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National regs legislation by early June, says Mrdak

Transport secretary says Queensland will re-introduce national regulations legislation next month, while transport ministers will vote on amendments in July

By Brad Gardner | May 25, 2012

Legislation to kick-start the process towards national heavy vehicle regulations will begin working its way through Queensland’s parliament as early as next month.

The Secretary of the federal Department of Infrastructure and Transport, Mike Mrdak, told Senate estimates this week the Queensland Government is planning to re-introduce the Heavy Vehicle National Law Bill within a matter of weeks.

The Bill was introduced in February this year, but it lapsed when the state election was called on March 24. National regulations are due to begin on January 1, 2013 and will be overseen by the National Heavy Vehicle Regulator (NHVR).

“It is now planned that it be reintroduced in very early June, then referred to committee, then back and passed. Then bill number two will be introduced,” Mrdak says.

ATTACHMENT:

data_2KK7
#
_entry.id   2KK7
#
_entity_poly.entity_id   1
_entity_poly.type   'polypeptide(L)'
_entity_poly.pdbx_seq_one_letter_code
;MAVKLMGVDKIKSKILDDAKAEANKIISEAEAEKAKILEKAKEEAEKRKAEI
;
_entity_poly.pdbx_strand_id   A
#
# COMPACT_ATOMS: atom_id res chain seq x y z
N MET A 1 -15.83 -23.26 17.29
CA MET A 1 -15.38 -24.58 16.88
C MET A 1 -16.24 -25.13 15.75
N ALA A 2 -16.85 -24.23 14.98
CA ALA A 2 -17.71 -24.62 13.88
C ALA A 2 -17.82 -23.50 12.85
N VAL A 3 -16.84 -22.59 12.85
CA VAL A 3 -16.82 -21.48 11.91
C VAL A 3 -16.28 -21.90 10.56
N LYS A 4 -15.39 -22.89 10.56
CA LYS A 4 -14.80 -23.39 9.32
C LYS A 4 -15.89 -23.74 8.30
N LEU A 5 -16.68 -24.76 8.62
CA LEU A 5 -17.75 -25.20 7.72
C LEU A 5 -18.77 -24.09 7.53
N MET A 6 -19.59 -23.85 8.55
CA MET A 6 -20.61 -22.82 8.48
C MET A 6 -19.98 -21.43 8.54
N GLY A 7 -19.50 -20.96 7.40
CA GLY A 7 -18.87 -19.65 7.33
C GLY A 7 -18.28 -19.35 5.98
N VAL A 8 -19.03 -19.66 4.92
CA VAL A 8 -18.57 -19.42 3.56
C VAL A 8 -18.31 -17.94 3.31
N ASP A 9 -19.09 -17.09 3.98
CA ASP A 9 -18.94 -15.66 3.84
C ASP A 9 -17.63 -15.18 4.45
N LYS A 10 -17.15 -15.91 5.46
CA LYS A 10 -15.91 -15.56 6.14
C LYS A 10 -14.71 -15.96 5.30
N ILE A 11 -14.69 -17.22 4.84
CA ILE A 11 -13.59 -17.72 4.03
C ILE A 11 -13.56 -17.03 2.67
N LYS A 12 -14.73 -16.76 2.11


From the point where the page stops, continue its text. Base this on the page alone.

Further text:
The second bill is an amendment package to address outstanding concerns. Mrdak says transport ministers will vote on the second bill in July when they meet as part of the Standing Council on Transport and Infrastructure (SCOTI).

Queensland is vital to getting regulations off the ground because it must pass the bills before other jurisdictions introduce similar legislation before next year.

“There is a lot of work to do, but I think everyone involved has done a tremendous job to get it to this point,” Mrdak says.

“On January 1 there will be still a range of issues to work through, but we will have made an important step forward on getting rid of a lot of inconsistencies and trying to go to a much better system.”

Nationals Senator John Williams wants all jurisdictions to adopt Queensland’s volumetric livestock loading scheme.

The Executive Director of Surface Transport Policy within the Department of Infrastructure and Transport, Karen Gosling, says the matter “is still a work in progress” and one the NHVR will need to work through to develop nationally consistent standards.

“There is no suggestion that Queensland will change their system. What we are trying to do…is get other jurisdictions to be more consistent with Queensland. That is our intention,” Mrdak says.

NSW is already taking steps to introducing a volumetric loading scheme for the livestock sector.

In a speech at the Australian Trucking Convention last week, NSW Roads Minister Duncan Gay told attendees arrangements were being finalised to introduce a scheme “in NSW in the coming months”.

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